When I was growing up, I lived in and around Pasadena (outside of Los Angeles in California). Every New Year's morning, everyone there either attends the Rose Parade or watches it on TV. Many camp out overnight on the parade route, saving their spot for the next day. Some set up ladders with boards in between creating a scaffolding to see over the heads of the spectators in front, as the entire five mile route is very crowded. Others set up camp chairs on the roofs of their RVs. Some people buy expensive tickets for seats in the crowded stands that line the first blocks of Colorado Blvd., where the TV stations also have their cameras and commentators.
The floats of the Rose Parade are rather famous. You may know that one of their requirements is to be completely covered by plant materials. If you've watched the parade, you've heard the TV personalities telling the world about not only the flowers, but the exotic seeds, leaves, and other plant parts that cover the floats.
They are beautiful, and though I haven't done much more than glue on a few Hawaiian tea leaves myself on a Rose Parade float, I can tell you that a lot of planning and work goes into them.
You may find this article about the mechanics of the LA Natural History Museum float for 2012 interesting.
But what the TV crews are waaaay negligent about are the marching bands! Oh, they give a little head nod to their fund raising efforts and how far they have traveled to be there, but the cameras pan over them briefly (if they didn't go to a commercial) and it's on to the next float or equestrian group. There are a whole slew of teenagers who have put in countless (non-texting or electronics using I might add) hours that are in step and not complaining about blisters (it is a long parade). There is little glamour, if any, for these kids. But any teen who when yelled "About Face!" at answers "One! Two!" and obeys immediately and without question, deserves some recognition.
My niece is marching in the parade this year, and I want to see her on TV! Their band won't have traveled far--she's in the same marching band that I was in when I myself was in the Rose Parade (twice even--boy was I glad I played the piccolo). I knew when I was in the Arcadia Apache Marching Band, that it was an awesome organization. But now as an adult, I am in even greater awe of the program that our director, Tom Landes, and his assistant, Tom Forbes, led. This year Tom Landes is retiring, and I am realizing how many years he dedicated to the band and how many students he influenced positively. What tremendous good a teacher can do by building students first, and programs second.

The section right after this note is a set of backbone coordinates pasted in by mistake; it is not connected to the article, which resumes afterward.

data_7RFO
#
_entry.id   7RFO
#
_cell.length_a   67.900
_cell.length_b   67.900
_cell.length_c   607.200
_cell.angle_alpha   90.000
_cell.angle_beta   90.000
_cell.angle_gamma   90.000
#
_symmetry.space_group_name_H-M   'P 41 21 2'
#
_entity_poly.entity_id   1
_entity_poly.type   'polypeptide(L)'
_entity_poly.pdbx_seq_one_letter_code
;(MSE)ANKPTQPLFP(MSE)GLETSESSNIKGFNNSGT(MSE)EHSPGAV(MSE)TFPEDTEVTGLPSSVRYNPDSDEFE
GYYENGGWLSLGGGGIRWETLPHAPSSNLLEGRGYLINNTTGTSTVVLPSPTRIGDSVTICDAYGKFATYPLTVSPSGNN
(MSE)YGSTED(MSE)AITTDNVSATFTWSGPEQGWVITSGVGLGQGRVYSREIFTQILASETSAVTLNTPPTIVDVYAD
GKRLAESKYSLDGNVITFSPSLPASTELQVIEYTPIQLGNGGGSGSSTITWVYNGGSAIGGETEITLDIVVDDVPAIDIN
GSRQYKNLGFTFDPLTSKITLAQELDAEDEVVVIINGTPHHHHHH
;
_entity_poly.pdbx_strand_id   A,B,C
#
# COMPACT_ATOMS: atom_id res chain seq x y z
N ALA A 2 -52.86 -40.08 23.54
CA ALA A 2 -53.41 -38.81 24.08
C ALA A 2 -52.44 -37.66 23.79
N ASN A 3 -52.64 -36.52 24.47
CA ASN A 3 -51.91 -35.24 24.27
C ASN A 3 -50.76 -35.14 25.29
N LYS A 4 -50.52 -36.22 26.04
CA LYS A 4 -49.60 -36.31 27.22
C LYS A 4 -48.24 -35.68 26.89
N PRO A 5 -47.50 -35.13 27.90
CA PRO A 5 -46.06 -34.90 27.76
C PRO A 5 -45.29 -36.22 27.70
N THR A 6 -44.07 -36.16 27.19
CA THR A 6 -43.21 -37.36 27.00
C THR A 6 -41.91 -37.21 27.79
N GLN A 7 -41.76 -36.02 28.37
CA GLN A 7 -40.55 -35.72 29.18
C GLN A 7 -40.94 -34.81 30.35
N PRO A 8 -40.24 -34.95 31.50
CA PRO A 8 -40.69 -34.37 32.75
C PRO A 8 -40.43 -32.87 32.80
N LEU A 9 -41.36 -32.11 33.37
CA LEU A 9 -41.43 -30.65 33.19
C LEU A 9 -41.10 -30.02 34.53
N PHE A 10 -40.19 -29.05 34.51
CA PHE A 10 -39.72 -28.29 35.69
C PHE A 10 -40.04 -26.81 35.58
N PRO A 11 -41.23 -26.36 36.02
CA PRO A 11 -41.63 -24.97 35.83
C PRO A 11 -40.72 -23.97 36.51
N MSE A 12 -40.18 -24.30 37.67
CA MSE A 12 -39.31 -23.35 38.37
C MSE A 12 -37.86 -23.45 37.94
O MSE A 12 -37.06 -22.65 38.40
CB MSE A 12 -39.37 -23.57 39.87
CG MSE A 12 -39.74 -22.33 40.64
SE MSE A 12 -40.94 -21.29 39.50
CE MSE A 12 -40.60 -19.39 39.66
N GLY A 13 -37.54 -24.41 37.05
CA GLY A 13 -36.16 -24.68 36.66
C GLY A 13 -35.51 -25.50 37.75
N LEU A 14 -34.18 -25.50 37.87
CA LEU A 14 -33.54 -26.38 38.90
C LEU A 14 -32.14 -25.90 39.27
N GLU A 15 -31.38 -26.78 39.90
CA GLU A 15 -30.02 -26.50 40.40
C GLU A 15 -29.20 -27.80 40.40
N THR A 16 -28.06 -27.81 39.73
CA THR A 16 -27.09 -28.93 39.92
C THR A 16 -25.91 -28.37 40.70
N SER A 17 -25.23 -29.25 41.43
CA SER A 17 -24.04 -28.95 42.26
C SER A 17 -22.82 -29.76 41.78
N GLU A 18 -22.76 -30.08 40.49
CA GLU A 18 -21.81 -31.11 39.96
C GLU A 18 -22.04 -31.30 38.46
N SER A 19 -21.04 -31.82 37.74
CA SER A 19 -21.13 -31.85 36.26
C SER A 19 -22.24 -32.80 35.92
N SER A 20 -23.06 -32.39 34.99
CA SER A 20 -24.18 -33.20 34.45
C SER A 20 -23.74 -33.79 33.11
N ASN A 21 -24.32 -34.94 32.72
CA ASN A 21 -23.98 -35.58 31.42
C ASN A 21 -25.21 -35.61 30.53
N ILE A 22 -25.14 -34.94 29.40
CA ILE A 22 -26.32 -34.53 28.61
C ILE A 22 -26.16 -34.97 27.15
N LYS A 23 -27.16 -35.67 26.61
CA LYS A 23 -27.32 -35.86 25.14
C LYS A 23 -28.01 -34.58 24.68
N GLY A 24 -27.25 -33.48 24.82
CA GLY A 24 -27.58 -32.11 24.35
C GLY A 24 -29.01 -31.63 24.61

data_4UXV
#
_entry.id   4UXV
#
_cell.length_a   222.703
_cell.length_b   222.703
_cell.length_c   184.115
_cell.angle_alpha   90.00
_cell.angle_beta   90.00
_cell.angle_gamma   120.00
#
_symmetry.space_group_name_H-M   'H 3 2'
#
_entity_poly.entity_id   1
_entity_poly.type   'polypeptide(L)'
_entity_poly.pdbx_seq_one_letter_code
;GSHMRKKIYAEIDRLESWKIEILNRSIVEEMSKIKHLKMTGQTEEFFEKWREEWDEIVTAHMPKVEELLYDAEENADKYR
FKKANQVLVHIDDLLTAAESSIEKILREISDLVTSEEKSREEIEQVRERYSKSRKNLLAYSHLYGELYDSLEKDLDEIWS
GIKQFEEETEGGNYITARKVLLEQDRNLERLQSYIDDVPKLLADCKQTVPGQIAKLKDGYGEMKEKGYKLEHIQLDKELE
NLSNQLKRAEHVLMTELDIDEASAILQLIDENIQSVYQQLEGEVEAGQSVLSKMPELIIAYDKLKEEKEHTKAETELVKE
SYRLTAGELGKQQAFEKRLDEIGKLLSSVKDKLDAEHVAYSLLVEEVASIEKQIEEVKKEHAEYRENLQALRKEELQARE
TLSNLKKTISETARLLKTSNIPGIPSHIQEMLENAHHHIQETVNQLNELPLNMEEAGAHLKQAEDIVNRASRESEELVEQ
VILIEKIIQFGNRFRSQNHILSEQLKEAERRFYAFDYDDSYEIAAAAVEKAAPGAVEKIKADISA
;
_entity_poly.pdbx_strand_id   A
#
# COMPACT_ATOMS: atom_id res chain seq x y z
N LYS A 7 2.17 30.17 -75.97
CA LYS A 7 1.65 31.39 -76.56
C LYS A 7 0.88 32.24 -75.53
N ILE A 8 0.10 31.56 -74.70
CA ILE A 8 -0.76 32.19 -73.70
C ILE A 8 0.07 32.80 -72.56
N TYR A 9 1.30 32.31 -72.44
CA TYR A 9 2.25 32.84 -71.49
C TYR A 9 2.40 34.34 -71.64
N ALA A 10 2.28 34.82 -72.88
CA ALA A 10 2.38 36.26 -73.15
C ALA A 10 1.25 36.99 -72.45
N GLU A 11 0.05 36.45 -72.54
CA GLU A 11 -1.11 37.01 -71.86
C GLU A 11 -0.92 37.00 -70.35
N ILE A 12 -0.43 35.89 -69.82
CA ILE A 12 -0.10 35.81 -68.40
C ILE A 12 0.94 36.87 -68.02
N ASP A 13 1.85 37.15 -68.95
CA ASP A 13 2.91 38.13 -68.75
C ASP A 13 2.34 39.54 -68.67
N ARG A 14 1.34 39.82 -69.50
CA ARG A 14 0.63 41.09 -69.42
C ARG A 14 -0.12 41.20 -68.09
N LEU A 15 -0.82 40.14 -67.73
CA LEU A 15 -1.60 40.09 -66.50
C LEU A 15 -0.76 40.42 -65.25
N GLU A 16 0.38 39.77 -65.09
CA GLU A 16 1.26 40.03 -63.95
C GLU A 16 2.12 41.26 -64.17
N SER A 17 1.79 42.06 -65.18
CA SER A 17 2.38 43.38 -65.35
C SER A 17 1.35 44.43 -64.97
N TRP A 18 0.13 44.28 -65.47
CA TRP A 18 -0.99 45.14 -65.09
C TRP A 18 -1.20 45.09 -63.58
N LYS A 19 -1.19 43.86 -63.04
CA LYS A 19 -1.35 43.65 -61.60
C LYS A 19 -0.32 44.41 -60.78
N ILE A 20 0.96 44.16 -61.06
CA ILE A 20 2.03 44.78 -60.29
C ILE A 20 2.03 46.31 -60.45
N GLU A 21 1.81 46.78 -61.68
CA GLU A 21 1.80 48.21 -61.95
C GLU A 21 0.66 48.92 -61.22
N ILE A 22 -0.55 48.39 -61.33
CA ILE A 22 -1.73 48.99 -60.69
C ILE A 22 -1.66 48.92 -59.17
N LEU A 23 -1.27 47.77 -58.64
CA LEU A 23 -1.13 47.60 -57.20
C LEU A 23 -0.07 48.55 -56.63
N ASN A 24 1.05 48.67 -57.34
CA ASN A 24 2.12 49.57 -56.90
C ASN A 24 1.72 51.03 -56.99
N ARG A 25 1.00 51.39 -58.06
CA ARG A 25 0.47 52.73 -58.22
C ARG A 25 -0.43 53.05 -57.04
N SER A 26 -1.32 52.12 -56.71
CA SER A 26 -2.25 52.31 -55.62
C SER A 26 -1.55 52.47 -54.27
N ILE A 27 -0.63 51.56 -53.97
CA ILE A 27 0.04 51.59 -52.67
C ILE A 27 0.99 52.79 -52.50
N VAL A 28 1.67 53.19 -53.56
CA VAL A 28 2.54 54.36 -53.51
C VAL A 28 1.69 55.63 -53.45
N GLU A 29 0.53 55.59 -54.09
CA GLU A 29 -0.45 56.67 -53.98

When I take my kids back to my home town, we often drive down Colorado Blvd., and I can't resist pointing out the pink line down the middle of the road. A line that is a guide to those float drivers that are hidden under the flora. But also the line that the center guide of a marching band rank walks down for five miles in dress shoes. Most years a float breaks down and needs to be towed, but the marching bands walk all the way. And besides them their directors. And not to be forgotten, the water-bottle toting parents.
Another thing I love about the Rose Parade, or the Tournament of Roses, is that even though it is a New Year's Day parade, it is never on Sunday. Whenever January 1st is on a Sunday, the parade is on January 2nd. In this day and age where the concept of "Keeping the Sabbath Day Holy" is largely forgotten, I appreciate (especially since I'm a Sabbath day fanatic and was in the band), this observance of the 4th commandment.
So this January 2nd at 8:00am Pacific Standard Time, you know where I will be. Since I'm not in California to see the parade live, I will be with my family in our p.j.s, watching the parade on TV (it's on at least one network station), and keeping my eyes peeled for the Arcadia Marching Band, that rank of french horns my niece is in, and Mr. Tom Landes as he walks beside the band in the Rose Parade for the last time. Maybe those TV personalities will mention him . . .
Oh, and there's a football game afterwards.